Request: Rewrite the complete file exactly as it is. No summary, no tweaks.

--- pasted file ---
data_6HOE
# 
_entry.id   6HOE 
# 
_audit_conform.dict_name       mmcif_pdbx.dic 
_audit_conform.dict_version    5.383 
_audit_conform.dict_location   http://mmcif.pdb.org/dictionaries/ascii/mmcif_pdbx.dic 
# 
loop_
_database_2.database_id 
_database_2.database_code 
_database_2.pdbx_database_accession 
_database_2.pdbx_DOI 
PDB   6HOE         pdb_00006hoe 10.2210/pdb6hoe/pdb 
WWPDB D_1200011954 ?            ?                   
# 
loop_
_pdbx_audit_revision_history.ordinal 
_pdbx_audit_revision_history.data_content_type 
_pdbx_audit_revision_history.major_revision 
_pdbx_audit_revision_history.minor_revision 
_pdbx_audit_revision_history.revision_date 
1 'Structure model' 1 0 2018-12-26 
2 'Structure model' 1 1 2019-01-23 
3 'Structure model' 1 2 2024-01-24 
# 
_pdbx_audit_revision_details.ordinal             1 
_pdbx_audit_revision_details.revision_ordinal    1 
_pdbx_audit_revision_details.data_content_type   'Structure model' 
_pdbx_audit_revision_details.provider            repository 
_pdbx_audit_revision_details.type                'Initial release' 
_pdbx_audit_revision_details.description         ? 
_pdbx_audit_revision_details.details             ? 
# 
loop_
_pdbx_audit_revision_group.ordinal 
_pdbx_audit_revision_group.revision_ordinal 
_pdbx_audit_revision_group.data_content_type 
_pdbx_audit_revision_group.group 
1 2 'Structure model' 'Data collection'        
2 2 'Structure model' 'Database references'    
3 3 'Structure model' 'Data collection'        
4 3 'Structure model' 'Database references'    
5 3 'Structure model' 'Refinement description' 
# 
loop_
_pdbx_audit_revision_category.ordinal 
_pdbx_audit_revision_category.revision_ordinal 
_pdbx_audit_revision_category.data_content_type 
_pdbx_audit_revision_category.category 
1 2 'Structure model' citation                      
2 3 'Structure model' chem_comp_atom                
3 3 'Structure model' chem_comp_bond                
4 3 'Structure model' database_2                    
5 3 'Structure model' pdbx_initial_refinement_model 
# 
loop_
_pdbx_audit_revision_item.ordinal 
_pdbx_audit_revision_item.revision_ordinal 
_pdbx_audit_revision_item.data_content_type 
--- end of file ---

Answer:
data_6HOE
# 
_entry.id   6HOE 
# 
_audit_conform.dict_name       mmcif_pdbx.dic 
_audit_conform.dict_version    5.383 
_audit_conform.dict_location   http://mmcif.pdb.org/dictionaries/ascii/mmcif_pdbx.dic 
# 
loop_
_database_2.database_id 
_database_2.database_code 
_database_2.pdbx_database_accession 
_database_2.pdbx_DOI 
PDB   6HOE         pdb_00006hoe 10.2210/pdb6hoe/pdb 
WWPDB D_1200011954 ?            ?                   
# 
loop_
_pdbx_audit_revision_history.ordinal 
_pdbx_audit_revision_history.data_content_type 
_pdbx_audit_revision_history.major_revision 
_pdbx_audit_revision_history.minor_revision 
_pdbx_audit_revision_history.revision_date 
1 'Structure model' 1 0 2018-12-26 
2 'Structure model' 1 1 2019-01-23 
3 'Structure model' 1 2 2024-01-24 
# 
_pdbx_audit_revision_details.ordinal             1 
_pdbx_audit_revision_details.revision_ordinal    1 
_pdbx_audit_revision_details.data_content_type   'Structure model' 
_pdbx_audit_revision_details.provider            repository 
_pdbx_audit_revision_details.type                'Initial release' 
_pdbx_audit_revision_details.description         ? 
_pdbx_audit_revision_details.details             ? 
# 
loop_
_pdbx_audit_revision_group.ordinal 
_pdbx_audit_revision_group.revision_ordinal 
_pdbx_audit_revision_group.data_content_type 
_pdbx_audit_revision_group.group 
1 2 'Structure model' 'Data collection'        
2 2 'Structure model' 'Database references'    
3 3 'Structure model' 'Data collection'        
4 3 'Structure model' 'Database references'    
5 3 'Structure model' 'Refinement description' 
# 
loop_
_pdbx_audit_revision_category.ordinal 
_pdbx_audit_revision_category.revision_ordinal 
_pdbx_audit_revision_category.data_content_type 
_pdbx_audit_revision_category.category 
1 2 'Structure model' citation                      
2 3 'Structure model' chem_comp_atom                
3 3 'Structure model' chem_comp_bond                
4 3 'Structure model' database_2                    
5 3 'Structure model' pdbx_initial_refinement_model 
# 
loop_
_pdbx_audit_revision_item.ordinal 
_pdbx_audit_revision_item.revision_ordinal 
_pdbx_audit_revision_item.data_content_type 